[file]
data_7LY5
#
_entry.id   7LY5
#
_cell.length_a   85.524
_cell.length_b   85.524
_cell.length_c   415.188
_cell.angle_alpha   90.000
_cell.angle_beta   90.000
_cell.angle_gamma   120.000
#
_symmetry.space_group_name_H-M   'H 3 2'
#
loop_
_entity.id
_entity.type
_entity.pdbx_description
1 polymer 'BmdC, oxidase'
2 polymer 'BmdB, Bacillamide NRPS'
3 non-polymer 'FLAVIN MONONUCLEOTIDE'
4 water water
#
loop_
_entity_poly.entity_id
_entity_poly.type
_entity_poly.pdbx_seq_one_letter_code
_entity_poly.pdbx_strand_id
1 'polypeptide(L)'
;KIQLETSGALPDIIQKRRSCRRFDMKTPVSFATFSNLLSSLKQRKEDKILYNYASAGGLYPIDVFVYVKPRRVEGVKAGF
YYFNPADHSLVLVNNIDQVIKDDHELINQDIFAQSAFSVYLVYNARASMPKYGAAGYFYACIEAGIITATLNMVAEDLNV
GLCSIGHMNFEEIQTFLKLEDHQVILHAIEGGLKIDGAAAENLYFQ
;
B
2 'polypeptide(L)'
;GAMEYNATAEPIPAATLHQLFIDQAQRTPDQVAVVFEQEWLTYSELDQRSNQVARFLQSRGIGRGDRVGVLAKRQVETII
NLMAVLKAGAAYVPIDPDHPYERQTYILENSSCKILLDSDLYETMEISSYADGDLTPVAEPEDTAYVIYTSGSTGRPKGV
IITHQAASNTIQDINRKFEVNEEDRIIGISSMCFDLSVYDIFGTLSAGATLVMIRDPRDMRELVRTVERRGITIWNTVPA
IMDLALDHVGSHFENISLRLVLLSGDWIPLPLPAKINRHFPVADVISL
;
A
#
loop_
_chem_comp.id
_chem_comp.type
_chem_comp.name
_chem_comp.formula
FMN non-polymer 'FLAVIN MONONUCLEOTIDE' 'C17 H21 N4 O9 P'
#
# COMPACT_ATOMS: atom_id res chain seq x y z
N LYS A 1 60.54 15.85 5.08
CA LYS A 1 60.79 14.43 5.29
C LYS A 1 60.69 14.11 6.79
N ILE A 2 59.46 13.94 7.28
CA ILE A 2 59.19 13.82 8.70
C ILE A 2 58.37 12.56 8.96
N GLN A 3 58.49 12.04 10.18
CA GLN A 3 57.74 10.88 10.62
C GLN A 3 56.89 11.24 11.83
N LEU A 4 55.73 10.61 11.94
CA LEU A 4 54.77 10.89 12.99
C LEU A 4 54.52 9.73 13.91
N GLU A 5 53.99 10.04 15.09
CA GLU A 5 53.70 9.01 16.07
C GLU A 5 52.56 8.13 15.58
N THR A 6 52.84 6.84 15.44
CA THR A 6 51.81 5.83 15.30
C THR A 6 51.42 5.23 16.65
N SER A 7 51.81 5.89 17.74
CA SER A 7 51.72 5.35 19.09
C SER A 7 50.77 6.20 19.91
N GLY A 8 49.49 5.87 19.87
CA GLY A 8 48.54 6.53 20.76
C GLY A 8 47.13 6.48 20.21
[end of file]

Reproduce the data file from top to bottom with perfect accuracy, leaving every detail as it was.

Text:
data_7LY5
#
_entry.id   7LY5
#
_cell.length_a   85.524
_cell.length_b   85.524
_cell.length_c   415.188
_cell.angle_alpha   90.000
_cell.angle_beta   90.000
_cell.angle_gamma   120.000
#
_symmetry.space_group_name_H-M   'H 3 2'
#
loop_
_entity.id
_entity.type
_entity.pdbx_description
1 polymer 'BmdC, oxidase'
2 polymer 'BmdB, Bacillamide NRPS'
3 non-polymer 'FLAVIN MONONUCLEOTIDE'
4 water water
#
loop_
_entity_poly.entity_id
_entity_poly.type
_entity_poly.pdbx_seq_one_letter_code
_entity_poly.pdbx_strand_id
1 'polypeptide(L)'
;KIQLETSGALPDIIQKRRSCRRFDMKTPVSFATFSNLLSSLKQRKEDKILYNYASAGGLYPIDVFVYVKPRRVEGVKAGF
YYFNPADHSLVLVNNIDQVIKDDHELINQDIFAQSAFSVYLVYNARASMPKYGAAGYFYACIEAGIITATLNMVAEDLNV
GLCSIGHMNFEEIQTFLKLEDHQVILHAIEGGLKIDGAAAENLYFQ
;
B
2 'polypeptide(L)'
;GAMEYNATAEPIPAATLHQLFIDQAQRTPDQVAVVFEQEWLTYSELDQRSNQVARFLQSRGIGRGDRVGVLAKRQVETII
NLMAVLKAGAAYVPIDPDHPYERQTYILENSSCKILLDSDLYETMEISSYADGDLTPVAEPEDTAYVIYTSGSTGRPKGV
IITHQAASNTIQDINRKFEVNEEDRIIGISSMCFDLSVYDIFGTLSAGATLVMIRDPRDMRELVRTVERRGITIWNTVPA
IMDLALDHVGSHFENISLRLVLLSGDWIPLPLPAKINRHFPVADVISL
;
A
#
loop_
_chem_comp.id
_chem_comp.type
_chem_comp.name
_chem_comp.formula
FMN non-polymer 'FLAVIN MONONUCLEOTIDE' 'C17 H21 N4 O9 P'
#
# COMPACT_ATOMS: atom_id res chain seq x y z
N LYS A 1 60.54 15.85 5.08
CA LYS A 1 60.79 14.43 5.29
C LYS A 1 60.69 14.11 6.79
N ILE A 2 59.46 13.94 7.28
CA ILE A 2 59.19 13.82 8.70
C ILE A 2 58.37 12.56 8.96
N GLN A 3 58.49 12.04 10.18
CA GLN A 3 57.74 10.88 10.62
C GLN A 3 56.89 11.24 11.83
N LEU A 4 55.73 10.61 11.94
CA LEU A 4 54.77 10.89 12.99
C LEU A 4 54.52 9.73 13.91
N GLU A 5 53.99 10.04 15.09
CA GLU A 5 53.70 9.01 16.07
C GLU A 5 52.56 8.13 15.58
N THR A 6 52.84 6.84 15.44
CA THR A 6 51.81 5.83 15.30
C THR A 6 51.42 5.23 16.65
N SER A 7 51.81 5.89 17.74
CA SER A 7 51.72 5.35 19.09
C SER A 7 50.77 6.20 19.91
N GLY A 8 49.49 5.87 19.87
CA GLY A 8 48.54 6.53 20.76
C GLY A 8 47.13 6.48 20.21